Worse, it even plays the same game with Sherlock, having us accept him as The Love Detector based on his reading of Irene's physiological responses ... but also having him turn into Sheldon Cooper of Big Bang Theory by missing all the cues from Molly's infatuation. It would be possible to explain that learning from his mistake with Molly, he then deciphers Irene's feelings. But, I did not see any evidence that the character was making that connection. If we make it for him, I fear that we do so out of our own reliance on knowing the Sherlock of Conan Doyle's stories, who does not exist in Moffat's universe. Yes, it is wonderful to play games with the Doyle story titles (which similarly "do not exist"), but it is a bit unfair to get us to emotional invest in a character who is portrayed as jarringly romantically naive and yet wise in "the chemistry of love" without showing how that would be consistent. If I am sympathetic to the Moffat Sherlock and his awkward travails with social interactions, then I am less accepting of the savvy "mentalist" who can pierce Irene's playacting. Or for that matter, that Irene could (or would) give herself away so readily, being unable to maintain her earlier unreadable ("????") state.

Perhaps it is a matter of degree. Conan Doyle fans like to play "the Great Game", pretending Holmes and Watson are factual, not fictional, and then coming up with all kinds of explanations for the various inconsistencies or omissions in the original works. I find myself doing a bit too much playing of the Game with "A Scandal in Belgravia", for reasons that seem gratuitous. Your mileage may vary.
Joe Vondracek
22. joev
@tnh: Well said. For a moment there, I was concerned that I'm not a real person. :/

alSeen@1: Yeah, I thought this was made pretty obvious by the juxtaposition of Sherlock's inability to read the unclothed Adler with his deductions about Watson based on Watson's clothes.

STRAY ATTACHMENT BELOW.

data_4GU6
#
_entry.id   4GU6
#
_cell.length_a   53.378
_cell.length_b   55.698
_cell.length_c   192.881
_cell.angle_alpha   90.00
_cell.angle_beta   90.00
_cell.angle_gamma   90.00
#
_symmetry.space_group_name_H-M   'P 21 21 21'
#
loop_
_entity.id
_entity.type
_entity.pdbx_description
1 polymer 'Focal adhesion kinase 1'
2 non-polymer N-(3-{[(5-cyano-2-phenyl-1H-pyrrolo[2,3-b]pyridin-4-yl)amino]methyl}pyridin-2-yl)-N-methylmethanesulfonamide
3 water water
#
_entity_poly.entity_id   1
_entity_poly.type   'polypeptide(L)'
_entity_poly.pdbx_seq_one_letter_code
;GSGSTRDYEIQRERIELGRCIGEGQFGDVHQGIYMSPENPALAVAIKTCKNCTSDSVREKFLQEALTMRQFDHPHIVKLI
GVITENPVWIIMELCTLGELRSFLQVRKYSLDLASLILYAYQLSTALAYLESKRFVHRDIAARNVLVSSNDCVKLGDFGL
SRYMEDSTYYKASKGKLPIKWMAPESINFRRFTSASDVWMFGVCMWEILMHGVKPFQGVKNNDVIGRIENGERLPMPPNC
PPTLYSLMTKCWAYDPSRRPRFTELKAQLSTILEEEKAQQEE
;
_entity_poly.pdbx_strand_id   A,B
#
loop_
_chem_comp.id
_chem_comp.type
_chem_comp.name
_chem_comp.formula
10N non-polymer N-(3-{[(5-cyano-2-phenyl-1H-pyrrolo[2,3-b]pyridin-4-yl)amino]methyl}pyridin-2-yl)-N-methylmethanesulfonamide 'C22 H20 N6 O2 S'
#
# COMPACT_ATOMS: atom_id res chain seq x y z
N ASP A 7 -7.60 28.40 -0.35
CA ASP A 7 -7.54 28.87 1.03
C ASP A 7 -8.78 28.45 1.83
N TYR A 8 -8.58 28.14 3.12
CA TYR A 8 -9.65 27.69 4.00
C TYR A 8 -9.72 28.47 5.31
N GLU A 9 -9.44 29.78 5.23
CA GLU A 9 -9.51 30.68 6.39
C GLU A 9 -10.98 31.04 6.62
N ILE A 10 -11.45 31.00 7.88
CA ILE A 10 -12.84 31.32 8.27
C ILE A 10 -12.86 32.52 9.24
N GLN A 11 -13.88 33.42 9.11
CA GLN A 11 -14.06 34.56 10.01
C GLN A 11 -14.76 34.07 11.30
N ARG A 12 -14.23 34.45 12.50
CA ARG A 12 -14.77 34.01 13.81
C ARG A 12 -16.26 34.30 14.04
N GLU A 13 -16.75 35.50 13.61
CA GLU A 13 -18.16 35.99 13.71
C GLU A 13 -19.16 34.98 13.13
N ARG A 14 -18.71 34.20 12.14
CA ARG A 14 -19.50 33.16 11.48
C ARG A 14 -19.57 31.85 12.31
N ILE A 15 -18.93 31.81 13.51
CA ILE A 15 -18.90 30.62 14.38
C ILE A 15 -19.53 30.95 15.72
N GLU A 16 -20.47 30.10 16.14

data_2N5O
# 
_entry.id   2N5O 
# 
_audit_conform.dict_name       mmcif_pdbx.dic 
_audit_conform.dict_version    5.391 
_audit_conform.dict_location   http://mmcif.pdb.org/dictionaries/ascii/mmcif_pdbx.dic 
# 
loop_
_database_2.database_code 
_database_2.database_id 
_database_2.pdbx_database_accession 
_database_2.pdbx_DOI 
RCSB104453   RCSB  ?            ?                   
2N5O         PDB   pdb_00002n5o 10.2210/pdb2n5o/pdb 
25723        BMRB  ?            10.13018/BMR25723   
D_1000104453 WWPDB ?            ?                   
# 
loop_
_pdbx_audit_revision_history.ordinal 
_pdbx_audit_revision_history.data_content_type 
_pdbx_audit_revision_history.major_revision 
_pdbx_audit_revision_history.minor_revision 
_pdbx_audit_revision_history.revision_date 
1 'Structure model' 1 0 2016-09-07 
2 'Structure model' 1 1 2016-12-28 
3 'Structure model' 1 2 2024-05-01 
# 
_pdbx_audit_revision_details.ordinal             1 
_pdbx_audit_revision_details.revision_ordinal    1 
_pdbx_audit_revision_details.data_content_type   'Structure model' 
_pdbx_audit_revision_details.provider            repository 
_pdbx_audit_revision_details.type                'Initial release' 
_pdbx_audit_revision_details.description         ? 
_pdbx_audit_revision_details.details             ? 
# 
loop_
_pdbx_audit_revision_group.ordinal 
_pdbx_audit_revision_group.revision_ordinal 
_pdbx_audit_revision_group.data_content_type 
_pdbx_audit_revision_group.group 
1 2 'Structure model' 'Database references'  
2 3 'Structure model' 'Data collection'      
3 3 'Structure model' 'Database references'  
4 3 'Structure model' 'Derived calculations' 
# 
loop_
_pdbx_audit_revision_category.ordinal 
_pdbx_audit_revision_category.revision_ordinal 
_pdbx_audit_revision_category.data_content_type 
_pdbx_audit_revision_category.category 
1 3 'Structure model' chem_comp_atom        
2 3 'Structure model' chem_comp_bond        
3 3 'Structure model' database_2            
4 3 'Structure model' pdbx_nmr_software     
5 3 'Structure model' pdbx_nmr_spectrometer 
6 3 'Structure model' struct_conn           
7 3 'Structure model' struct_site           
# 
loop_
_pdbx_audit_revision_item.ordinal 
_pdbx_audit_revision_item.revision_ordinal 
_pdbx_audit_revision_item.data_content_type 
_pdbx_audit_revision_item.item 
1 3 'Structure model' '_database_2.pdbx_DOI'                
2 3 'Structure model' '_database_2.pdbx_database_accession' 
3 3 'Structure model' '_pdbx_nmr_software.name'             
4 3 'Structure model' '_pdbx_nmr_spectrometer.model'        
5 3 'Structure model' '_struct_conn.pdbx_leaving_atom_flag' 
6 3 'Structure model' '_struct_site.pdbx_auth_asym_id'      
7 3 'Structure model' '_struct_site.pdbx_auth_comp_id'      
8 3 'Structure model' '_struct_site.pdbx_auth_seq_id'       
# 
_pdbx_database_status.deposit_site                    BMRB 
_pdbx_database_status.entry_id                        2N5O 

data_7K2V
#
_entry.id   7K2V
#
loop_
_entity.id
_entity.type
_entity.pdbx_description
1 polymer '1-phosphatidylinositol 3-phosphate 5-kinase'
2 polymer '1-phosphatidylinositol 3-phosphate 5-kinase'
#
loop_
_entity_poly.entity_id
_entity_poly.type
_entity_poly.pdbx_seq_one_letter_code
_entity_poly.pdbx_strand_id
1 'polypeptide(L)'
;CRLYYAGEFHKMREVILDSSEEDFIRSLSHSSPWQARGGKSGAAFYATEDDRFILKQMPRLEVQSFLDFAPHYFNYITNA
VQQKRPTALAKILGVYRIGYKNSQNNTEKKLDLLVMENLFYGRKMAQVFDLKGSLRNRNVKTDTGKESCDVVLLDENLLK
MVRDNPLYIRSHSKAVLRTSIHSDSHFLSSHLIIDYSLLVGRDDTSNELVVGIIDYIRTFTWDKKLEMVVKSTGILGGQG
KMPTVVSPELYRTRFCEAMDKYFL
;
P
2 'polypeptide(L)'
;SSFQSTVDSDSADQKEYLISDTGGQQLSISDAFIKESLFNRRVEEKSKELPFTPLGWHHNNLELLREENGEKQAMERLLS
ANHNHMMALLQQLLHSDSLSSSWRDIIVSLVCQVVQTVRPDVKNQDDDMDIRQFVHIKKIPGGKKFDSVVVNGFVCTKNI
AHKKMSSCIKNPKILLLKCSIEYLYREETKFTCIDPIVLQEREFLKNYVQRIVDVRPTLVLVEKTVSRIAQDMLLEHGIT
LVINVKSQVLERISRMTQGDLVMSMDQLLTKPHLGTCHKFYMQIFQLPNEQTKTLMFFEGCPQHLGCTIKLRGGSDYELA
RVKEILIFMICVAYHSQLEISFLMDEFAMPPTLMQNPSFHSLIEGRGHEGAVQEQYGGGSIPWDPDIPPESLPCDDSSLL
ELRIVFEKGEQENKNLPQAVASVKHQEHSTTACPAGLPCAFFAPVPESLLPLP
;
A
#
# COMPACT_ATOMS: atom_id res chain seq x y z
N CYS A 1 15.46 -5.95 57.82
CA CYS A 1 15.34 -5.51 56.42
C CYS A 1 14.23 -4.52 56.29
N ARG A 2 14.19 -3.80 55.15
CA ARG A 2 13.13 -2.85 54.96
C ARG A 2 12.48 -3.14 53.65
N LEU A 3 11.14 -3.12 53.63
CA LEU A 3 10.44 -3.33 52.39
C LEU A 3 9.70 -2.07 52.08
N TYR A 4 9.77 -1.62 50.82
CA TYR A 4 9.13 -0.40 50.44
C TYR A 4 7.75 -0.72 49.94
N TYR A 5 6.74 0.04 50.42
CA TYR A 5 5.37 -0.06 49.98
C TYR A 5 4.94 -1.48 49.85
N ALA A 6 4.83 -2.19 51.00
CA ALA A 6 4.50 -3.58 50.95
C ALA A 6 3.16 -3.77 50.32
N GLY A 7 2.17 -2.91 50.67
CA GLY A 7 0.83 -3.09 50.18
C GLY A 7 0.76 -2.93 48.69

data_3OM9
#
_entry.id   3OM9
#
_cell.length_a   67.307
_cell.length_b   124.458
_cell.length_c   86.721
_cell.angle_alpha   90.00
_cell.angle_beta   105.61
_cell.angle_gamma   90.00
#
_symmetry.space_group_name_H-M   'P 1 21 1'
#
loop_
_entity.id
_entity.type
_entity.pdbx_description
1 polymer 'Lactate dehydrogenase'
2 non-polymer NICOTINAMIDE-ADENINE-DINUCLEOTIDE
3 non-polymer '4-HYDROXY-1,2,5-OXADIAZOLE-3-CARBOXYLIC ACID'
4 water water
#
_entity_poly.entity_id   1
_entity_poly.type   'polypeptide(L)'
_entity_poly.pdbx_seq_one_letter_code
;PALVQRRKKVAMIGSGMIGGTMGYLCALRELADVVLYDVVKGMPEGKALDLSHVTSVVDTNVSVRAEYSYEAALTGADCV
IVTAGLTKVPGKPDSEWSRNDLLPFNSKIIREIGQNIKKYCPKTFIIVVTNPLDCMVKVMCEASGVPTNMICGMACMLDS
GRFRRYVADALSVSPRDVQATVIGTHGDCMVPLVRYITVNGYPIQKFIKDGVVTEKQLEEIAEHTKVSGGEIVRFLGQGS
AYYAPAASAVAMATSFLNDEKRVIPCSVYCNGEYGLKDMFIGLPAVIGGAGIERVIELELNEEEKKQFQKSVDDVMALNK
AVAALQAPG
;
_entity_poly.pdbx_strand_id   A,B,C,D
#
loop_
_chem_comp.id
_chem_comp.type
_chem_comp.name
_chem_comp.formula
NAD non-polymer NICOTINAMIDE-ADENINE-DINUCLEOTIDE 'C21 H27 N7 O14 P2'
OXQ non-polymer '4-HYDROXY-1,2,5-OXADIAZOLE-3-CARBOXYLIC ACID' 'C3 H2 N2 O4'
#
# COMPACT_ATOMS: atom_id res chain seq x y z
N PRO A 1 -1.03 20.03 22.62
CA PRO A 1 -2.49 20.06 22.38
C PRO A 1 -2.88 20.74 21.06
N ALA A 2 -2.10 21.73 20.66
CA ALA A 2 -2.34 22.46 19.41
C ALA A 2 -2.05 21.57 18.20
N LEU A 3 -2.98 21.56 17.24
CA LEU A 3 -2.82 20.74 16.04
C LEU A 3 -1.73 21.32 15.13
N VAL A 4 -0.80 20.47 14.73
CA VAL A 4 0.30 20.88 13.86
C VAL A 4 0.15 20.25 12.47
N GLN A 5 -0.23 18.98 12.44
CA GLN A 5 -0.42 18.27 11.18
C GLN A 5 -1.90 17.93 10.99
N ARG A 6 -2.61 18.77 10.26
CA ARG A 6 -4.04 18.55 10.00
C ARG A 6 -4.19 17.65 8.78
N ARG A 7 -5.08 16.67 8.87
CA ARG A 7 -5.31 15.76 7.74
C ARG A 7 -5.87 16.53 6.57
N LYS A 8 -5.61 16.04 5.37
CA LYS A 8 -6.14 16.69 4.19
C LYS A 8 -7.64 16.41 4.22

Loved Sherlock's and John's protectiveness of Mrs. Hudson, and their snapping at Mycroft when he made his rude remark to her. I actually would have liked to have seen a bit more of the banter between Sherlock and John that was present in the first series, but I suppose that had to be sacrificed for the interactions between Holmes and Adler.

The ending felt a tad forced; we're supposed to believe that Mycroft, who we know keeps tabs on Sherlock, is unaware of Sherlock having left the country and traveled to the Middle East? That seems highly unlikely. Which suggests that he actually knows the truth, and what's really happening there is that he's using John to let Sherlock know that he knows.

Overall, I enjoyed this outing very much, although I felt that they were trying in earnest to titillate the viewers some. I got a trace feeling that the show's creators are a bit too aware of their own success and are in danger of falling into the "look at how clever we are!" trap.
23. James Davis Nicoll
What I thought this episode was most notable for was removing from Ms. Adler the doleful burden of being a strong, independent figure in favour of making her a minion of Moriarty on one hand and a hopelessly smitten Sherlock worshipper ultimately dependent on him for survival on the other. The part where Moffatt made her gay so she could crush on Sherlock in spite of her orientation only made the episode that much more special.

Seriously, while Moffat's Sherlock is in general overrated and wretched, this episode is up there with that dreadful Yellow Menace episode from Season One as especially bad. It read like it was written as revenge on some woman who rejected Moffatt, written so the protagonist could get the triumph in fiction Moff was denied in real life.

1: Yeah, the recent movies do that too. In defense of the writers, they could no more imagine an independent, successful woman than I can pee molten U235.
24. Hatgirl
There were so many great moments in this episode - Violin playing! Brother banter! Ash trays! Christmas jumpers! Affectionate defenestration! But the Adler fiasco has become my predominant memory of the episode.

I've never understood the convention in the spin-off books/tv/films
to have Adler attracted to Holmes. The entire sodding point of the